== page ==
Contact Sports Injuries
Whether you love delivering the perfect touchdown pass or shooting the perfect slap shot, athletes should always be careful when playing contact sports. Paying attention to the body’s signals is absolutely necessary, and every athlete should be aware of the effects that sports can have on heads, shoulders, hips, knees, and spines.
Contact sports injuries
All sports carry some risk of injuries, which is precisely why safety gear – helmets, pads, and gloves – are often mandatory. Sprains and swollen muscles are all common sports-related injuries. In the case of contact sports, there are critical injuries to consider:
Age. 14 is the right age for most children to start playing contact sports. Around this age, most children have started puberty, meaning that their bodies are almost fit to handle the physicality of contact sports.
Height and weight. Most children at 14 are also tall and heavy enough to engage in contact sports. At 14, most boys are 5’3” and weigh approximately 112 pounds, while most girls are 5’2” and weigh an average of 109 pounds.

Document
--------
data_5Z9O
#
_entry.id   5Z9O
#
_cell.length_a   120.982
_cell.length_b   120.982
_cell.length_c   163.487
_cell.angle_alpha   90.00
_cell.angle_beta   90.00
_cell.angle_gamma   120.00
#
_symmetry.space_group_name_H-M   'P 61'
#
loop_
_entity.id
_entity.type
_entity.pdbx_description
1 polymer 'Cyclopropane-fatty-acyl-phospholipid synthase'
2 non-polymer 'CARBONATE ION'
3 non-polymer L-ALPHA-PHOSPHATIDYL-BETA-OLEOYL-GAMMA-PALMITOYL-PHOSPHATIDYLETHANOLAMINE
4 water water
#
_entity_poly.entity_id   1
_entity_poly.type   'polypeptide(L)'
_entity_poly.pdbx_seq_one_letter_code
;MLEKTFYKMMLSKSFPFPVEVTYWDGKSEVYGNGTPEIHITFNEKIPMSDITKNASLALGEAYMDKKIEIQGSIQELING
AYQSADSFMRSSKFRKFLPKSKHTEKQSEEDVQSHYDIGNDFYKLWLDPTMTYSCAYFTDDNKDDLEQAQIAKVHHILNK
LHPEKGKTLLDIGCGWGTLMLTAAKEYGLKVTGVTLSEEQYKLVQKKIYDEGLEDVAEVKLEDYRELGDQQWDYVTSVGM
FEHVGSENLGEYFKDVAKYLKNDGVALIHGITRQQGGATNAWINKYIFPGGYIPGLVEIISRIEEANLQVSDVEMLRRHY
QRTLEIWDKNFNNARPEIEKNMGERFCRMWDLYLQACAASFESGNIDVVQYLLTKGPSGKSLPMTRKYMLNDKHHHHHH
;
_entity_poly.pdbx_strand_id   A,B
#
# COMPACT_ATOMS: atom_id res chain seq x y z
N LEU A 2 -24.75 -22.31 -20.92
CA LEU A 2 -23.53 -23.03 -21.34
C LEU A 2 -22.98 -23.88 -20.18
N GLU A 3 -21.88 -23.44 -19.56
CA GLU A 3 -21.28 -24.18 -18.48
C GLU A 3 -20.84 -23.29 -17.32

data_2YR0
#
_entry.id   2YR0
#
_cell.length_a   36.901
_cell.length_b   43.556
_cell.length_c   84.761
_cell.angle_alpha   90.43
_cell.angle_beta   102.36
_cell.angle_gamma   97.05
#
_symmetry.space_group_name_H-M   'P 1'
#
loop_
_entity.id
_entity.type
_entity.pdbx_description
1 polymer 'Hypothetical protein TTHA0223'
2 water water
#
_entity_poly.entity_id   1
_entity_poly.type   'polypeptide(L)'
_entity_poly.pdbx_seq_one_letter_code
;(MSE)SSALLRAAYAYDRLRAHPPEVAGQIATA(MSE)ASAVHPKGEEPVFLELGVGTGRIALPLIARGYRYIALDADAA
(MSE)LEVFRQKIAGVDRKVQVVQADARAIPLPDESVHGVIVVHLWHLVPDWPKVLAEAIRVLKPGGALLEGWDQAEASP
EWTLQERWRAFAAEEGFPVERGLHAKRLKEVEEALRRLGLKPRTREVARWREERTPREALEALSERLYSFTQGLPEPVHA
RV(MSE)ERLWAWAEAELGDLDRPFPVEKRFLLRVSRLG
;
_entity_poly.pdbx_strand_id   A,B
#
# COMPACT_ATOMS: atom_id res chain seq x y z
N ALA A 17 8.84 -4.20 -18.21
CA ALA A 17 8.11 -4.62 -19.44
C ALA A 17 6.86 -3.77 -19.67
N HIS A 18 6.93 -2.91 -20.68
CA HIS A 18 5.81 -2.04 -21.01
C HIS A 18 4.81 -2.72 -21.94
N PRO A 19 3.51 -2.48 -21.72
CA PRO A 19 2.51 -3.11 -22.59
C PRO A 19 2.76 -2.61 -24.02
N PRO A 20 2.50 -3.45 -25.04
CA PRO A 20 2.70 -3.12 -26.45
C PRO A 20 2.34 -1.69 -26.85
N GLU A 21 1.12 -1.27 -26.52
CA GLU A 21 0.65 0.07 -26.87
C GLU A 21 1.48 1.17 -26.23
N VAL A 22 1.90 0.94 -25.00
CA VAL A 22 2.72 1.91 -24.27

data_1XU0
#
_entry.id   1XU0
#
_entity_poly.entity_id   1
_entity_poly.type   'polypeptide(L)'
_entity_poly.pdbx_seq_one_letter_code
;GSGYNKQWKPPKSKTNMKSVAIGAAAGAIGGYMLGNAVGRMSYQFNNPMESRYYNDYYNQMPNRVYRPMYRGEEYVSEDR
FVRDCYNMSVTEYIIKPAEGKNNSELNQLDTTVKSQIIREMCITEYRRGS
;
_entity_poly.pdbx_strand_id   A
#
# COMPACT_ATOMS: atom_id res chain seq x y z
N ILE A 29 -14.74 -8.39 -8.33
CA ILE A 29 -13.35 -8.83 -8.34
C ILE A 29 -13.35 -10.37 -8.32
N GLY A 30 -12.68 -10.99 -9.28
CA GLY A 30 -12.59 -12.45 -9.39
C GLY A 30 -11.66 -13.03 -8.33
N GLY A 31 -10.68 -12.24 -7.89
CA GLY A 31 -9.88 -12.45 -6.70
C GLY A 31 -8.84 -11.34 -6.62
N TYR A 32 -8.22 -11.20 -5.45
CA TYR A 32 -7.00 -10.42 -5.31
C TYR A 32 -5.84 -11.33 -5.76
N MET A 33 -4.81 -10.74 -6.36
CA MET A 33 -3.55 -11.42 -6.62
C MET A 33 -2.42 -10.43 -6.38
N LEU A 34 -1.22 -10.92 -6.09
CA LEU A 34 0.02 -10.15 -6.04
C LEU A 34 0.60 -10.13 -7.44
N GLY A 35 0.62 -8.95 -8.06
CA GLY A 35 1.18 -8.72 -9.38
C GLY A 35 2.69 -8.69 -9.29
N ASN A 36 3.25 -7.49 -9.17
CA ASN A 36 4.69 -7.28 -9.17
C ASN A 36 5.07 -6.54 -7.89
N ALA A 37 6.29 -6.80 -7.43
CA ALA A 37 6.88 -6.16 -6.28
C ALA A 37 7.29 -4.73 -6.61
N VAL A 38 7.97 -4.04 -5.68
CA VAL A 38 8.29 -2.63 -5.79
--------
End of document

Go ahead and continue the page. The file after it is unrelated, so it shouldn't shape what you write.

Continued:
Experience level. Children begin playing sports at different ages; therefore, some children enter a contact sport with years of experience, while some enter with days of experience. It is important to make sure that children are playing at their right level.
Treating contact sports injuries
The first step in treating a contact sport injury is always the same: consult a doctor or chiropractor. Athletes often fail to report their injuries, which can cause avoidable pain and stress on the body. Sometimes, consulting a doctor means immediately going to a hospital.